Meeting patients where they are
Substance abuse treatment center brings new approach to recovery medicine
When Steve Scorpion arrived at the Recovery Centers of America at Monroeville after a fentanyl overdose in April 2021, he didn’t know what to expect.
Scorpion had never really thought about going into detox or rehab. A drug user since he was a teenager, he had considered himself a recreational user. It didn’t stop him from being a star basketball player in high school and college before becoming a winning boys’ basketball head coach at Franklin Regional Senior High School.
All of that changed on April 29, 2021, when he overdosed while driving and crashed his car into a guardrail on Route 22 in Murrysville.
Scorpion ended up being brought back to life by Narcan, an opioid overdose treatment, and after feeling better at the hospital, overdosed again on fentanyl in a five-hour period and was ordered by his mother and fiancée to go into rehab.
“I had never been to treatment before rehab, never attempted to get help. I never thought I had a problem to need to go into rehab. I thought I could always stop on my own,” Scorpion recalled. “I had gone days, weeks, months without doing anything. I had always been able to stop, but I had never been able to completely stop because I had never really wanted to.”
That’s when Recovery Centers of America at Monroeville, which at the time had been open only a couple of months, came into Scorpion’s life. It’s where he went through detox and a 30-day residential inpatient rehabilitation stay. RCA, Scorpion said, helped save his life.
“The staff was awesome. They are very knowledgeable. A lot of them are in recovery themselves,” said Scorpion, whose sobriety date is May 1, 2021. “I found them to be extremely helpful. At that point, while I was there, I wanted to talk to others who had been in my shoes, who knew what I was going through and now were sober.”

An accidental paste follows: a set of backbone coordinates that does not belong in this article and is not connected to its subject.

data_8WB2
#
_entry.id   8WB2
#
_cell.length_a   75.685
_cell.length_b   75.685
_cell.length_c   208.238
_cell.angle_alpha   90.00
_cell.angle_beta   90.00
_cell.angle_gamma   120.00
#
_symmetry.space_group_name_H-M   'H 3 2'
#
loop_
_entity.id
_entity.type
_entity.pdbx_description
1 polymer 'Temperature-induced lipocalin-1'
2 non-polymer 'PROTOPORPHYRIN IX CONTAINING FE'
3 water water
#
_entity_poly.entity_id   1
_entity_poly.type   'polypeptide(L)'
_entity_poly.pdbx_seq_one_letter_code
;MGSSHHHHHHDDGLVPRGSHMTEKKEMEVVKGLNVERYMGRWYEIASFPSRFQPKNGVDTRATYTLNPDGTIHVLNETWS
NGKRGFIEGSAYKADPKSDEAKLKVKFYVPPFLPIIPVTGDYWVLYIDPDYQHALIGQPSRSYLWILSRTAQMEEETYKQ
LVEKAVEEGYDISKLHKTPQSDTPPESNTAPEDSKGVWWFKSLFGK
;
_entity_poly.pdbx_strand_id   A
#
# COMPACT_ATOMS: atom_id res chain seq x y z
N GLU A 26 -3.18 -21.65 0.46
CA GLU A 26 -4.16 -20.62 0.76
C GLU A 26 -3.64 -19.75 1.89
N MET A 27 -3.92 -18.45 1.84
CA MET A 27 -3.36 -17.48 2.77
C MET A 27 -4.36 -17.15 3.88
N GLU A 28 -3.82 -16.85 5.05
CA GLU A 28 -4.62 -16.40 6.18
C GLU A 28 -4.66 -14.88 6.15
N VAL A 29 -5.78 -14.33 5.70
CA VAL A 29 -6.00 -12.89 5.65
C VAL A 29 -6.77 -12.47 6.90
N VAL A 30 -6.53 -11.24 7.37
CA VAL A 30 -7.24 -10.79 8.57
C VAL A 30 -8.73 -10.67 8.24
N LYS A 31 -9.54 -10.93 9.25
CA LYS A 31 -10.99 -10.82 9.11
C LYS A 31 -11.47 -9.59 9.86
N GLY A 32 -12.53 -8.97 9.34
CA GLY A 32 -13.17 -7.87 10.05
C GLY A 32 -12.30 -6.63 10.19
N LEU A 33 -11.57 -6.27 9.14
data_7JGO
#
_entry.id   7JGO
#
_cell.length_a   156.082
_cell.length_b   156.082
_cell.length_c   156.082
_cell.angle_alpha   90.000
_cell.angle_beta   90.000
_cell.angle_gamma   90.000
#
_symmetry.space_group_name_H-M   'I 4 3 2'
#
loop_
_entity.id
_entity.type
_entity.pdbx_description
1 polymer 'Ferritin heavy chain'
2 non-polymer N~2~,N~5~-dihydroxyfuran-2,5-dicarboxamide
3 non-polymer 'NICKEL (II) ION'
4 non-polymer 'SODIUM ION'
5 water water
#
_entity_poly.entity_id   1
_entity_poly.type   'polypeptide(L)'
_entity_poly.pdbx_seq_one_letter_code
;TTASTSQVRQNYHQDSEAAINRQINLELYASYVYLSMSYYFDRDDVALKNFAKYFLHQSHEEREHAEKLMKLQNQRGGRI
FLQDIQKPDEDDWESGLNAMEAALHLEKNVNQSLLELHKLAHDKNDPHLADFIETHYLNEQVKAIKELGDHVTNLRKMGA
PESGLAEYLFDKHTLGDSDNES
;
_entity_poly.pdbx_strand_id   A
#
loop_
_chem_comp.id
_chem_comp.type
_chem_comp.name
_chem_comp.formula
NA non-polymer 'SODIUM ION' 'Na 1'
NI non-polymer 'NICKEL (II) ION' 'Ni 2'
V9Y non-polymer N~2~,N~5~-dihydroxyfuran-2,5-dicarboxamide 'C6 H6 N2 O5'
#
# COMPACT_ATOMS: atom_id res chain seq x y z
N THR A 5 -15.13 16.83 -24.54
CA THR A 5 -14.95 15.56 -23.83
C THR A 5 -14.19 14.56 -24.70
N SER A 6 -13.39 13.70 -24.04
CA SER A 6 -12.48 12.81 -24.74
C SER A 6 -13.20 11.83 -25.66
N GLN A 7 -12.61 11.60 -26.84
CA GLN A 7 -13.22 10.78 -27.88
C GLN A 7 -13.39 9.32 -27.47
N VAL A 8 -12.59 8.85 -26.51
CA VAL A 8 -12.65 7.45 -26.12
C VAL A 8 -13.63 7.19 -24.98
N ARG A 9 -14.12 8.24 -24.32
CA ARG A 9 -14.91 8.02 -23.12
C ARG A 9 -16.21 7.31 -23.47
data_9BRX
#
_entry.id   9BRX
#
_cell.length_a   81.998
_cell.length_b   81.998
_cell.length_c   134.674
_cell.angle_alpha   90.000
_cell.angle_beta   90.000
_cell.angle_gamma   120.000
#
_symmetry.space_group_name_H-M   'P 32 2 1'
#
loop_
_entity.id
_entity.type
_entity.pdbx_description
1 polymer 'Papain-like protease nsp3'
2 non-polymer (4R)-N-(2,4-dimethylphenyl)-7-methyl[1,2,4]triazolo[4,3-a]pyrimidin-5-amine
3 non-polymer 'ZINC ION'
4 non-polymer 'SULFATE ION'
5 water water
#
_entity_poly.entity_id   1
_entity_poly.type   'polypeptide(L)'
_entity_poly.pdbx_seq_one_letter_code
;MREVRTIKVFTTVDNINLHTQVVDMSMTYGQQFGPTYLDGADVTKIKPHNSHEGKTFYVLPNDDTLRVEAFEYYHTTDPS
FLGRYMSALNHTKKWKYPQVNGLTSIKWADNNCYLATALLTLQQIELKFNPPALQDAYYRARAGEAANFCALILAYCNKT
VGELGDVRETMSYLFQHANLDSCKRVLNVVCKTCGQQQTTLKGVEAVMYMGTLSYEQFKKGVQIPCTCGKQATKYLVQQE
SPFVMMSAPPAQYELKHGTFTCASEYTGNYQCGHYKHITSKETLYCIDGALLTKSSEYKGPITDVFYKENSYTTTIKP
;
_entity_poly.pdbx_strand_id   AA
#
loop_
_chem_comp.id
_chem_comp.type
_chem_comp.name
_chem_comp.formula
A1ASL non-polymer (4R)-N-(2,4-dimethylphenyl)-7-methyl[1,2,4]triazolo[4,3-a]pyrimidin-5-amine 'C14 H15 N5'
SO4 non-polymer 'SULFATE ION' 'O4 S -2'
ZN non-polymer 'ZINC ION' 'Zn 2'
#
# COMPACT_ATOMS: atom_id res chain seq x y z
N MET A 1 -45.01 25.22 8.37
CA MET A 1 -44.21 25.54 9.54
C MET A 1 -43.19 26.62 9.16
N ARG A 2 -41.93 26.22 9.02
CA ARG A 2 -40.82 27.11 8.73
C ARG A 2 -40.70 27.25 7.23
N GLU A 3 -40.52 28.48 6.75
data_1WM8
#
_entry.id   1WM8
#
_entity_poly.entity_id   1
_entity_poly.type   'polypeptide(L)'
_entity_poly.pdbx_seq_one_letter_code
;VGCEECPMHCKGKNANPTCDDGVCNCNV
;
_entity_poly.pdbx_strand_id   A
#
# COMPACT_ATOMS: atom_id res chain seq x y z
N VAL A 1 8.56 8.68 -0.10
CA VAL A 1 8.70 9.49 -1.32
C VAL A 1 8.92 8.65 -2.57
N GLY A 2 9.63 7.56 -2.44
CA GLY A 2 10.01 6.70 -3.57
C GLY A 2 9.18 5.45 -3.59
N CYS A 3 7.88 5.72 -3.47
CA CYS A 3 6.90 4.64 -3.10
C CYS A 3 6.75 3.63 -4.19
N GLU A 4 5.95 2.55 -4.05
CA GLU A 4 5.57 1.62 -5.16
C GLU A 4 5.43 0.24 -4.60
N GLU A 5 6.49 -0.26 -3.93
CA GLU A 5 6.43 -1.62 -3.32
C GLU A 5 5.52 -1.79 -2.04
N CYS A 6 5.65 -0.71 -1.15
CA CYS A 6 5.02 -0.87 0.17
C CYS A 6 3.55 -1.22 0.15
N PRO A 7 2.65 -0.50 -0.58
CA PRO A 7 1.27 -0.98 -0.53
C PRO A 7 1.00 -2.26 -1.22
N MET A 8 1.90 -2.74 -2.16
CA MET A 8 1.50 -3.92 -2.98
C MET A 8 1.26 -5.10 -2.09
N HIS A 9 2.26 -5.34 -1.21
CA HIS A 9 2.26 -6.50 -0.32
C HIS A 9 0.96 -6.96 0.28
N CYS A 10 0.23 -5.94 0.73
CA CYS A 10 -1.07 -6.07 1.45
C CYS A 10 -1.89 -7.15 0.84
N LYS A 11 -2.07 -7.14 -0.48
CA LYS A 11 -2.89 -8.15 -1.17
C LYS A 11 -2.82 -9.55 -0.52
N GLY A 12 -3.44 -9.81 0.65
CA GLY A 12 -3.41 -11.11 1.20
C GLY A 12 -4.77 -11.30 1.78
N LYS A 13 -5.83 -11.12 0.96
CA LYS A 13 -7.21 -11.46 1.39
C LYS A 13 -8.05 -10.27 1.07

RCA opened in February 2021 in Monroeville, the first local inpatient treatment facility of Conshohocken-based Recovery Centers of America, which has 16 locations in several states. It offers detoxing, inpatient treatment for drug and alcohol addiction with up to 138 beds, medication-assisted treatment and outpatient services, along with an active alumni association to help people in recovery stay well. While it’s new to the region, it joins the region’s inpatient and outpatient drug and alcohol treatment centers and is accepted by major insurance companies, either for inpatient or outpatient treatment.
One of RCA’s distinguishing features is that the building, program and people go out of their way to blast stereotypes. A walk around RCA dispels any preconceived notions about what drug and alcohol treatment is like: The facility looks like a hotel, with new and comfortable furnishings, food praised by the residents, and, most importantly, a warm and welcoming attitude.
And that’s by design, said Michael Ogden, CEO of RCA at Monroeville, and Dr. Scott Cook, its medical director and a well-known local physician. Ogden had been executive of another facility before deciding to run RCA in Monroeville, which is near where he grew up. And Cook, who is an internationally known speaker on substance abuse treatment, is a Pittsburgh-region native who has worked for Highmark Health and other health care organizations.
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